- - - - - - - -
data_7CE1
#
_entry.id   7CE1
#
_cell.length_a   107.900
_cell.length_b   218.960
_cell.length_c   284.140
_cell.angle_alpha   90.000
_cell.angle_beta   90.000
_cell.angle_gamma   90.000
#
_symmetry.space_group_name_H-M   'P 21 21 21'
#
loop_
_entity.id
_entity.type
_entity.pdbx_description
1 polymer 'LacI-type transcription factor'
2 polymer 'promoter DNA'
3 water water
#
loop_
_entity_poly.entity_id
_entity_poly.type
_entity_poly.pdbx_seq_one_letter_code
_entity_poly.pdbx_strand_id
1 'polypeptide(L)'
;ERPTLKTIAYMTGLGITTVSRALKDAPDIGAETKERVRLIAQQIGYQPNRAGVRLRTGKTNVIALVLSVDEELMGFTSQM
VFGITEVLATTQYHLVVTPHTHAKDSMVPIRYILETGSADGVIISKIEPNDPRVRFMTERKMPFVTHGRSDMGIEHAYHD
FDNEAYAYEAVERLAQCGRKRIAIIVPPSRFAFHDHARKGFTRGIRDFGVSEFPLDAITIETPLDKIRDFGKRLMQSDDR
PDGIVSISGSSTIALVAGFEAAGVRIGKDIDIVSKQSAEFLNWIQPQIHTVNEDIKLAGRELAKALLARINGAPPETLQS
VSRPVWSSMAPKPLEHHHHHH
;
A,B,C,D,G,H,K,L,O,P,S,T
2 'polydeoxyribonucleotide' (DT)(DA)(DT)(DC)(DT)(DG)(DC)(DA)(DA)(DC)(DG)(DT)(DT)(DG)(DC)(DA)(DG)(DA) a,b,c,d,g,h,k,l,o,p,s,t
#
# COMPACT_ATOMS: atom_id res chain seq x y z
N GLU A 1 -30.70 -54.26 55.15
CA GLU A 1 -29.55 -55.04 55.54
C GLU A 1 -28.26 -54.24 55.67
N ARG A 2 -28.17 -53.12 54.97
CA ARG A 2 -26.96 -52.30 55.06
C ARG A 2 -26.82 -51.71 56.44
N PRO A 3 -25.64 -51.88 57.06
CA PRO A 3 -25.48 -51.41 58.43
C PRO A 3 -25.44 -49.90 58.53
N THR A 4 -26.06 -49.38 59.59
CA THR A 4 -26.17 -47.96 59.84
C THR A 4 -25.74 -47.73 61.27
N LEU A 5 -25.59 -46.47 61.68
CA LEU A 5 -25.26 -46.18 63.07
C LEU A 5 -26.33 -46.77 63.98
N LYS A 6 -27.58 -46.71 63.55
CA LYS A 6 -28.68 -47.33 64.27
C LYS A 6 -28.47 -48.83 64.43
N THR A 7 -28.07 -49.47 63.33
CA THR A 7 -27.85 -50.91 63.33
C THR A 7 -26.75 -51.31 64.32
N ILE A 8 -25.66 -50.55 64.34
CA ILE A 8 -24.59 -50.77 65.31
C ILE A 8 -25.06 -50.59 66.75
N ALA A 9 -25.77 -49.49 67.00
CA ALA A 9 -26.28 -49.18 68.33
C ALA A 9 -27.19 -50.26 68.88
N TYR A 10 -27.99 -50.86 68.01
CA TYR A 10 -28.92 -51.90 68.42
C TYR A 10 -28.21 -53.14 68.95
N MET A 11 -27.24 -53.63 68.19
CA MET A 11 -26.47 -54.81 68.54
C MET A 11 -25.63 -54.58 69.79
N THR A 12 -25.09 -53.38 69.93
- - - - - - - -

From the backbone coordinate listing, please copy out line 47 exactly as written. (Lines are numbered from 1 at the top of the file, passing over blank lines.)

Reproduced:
N THR A 4 -26.06 -49.38 59.59